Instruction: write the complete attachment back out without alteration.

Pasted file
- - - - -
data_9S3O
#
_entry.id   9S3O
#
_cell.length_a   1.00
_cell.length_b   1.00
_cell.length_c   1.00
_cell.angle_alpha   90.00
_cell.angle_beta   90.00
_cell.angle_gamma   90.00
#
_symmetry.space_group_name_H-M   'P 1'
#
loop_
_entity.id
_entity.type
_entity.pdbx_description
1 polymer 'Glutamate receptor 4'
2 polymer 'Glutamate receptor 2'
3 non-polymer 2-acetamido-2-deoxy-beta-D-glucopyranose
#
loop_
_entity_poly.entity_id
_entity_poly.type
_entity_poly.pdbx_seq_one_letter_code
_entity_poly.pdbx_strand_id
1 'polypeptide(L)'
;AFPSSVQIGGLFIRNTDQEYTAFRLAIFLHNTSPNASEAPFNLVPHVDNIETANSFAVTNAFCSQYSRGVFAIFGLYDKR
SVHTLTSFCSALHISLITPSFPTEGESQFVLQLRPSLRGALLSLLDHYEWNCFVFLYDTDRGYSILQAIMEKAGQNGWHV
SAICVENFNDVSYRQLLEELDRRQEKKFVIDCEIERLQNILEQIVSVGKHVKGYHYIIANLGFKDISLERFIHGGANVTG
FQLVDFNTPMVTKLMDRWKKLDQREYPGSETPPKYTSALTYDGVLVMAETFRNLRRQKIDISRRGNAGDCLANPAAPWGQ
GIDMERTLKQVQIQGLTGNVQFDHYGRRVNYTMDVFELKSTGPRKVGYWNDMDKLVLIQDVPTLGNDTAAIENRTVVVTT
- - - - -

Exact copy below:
data_9S3O
#
_entry.id   9S3O
#
_cell.length_a   1.00
_cell.length_b   1.00
_cell.length_c   1.00
_cell.angle_alpha   90.00
_cell.angle_beta   90.00
_cell.angle_gamma   90.00
#
_symmetry.space_group_name_H-M   'P 1'
#
loop_
_entity.id
_entity.type
_entity.pdbx_description
1 polymer 'Glutamate receptor 4'
2 polymer 'Glutamate receptor 2'
3 non-polymer 2-acetamido-2-deoxy-beta-D-glucopyranose
#
loop_
_entity_poly.entity_id
_entity_poly.type
_entity_poly.pdbx_seq_one_letter_code
_entity_poly.pdbx_strand_id
1 'polypeptide(L)'
;AFPSSVQIGGLFIRNTDQEYTAFRLAIFLHNTSPNASEAPFNLVPHVDNIETANSFAVTNAFCSQYSRGVFAIFGLYDKR
SVHTLTSFCSALHISLITPSFPTEGESQFVLQLRPSLRGALLSLLDHYEWNCFVFLYDTDRGYSILQAIMEKAGQNGWHV
SAICVENFNDVSYRQLLEELDRRQEKKFVIDCEIERLQNILEQIVSVGKHVKGYHYIIANLGFKDISLERFIHGGANVTG
FQLVDFNTPMVTKLMDRWKKLDQREYPGSETPPKYTSALTYDGVLVMAETFRNLRRQKIDISRRGNAGDCLANPAAPWGQ
GIDMERTLKQVQIQGLTGNVQFDHYGRRVNYTMDVFELKSTGPRKVGYWNDMDKLVLIQDVPTLGNDTAAIENRTVVVTT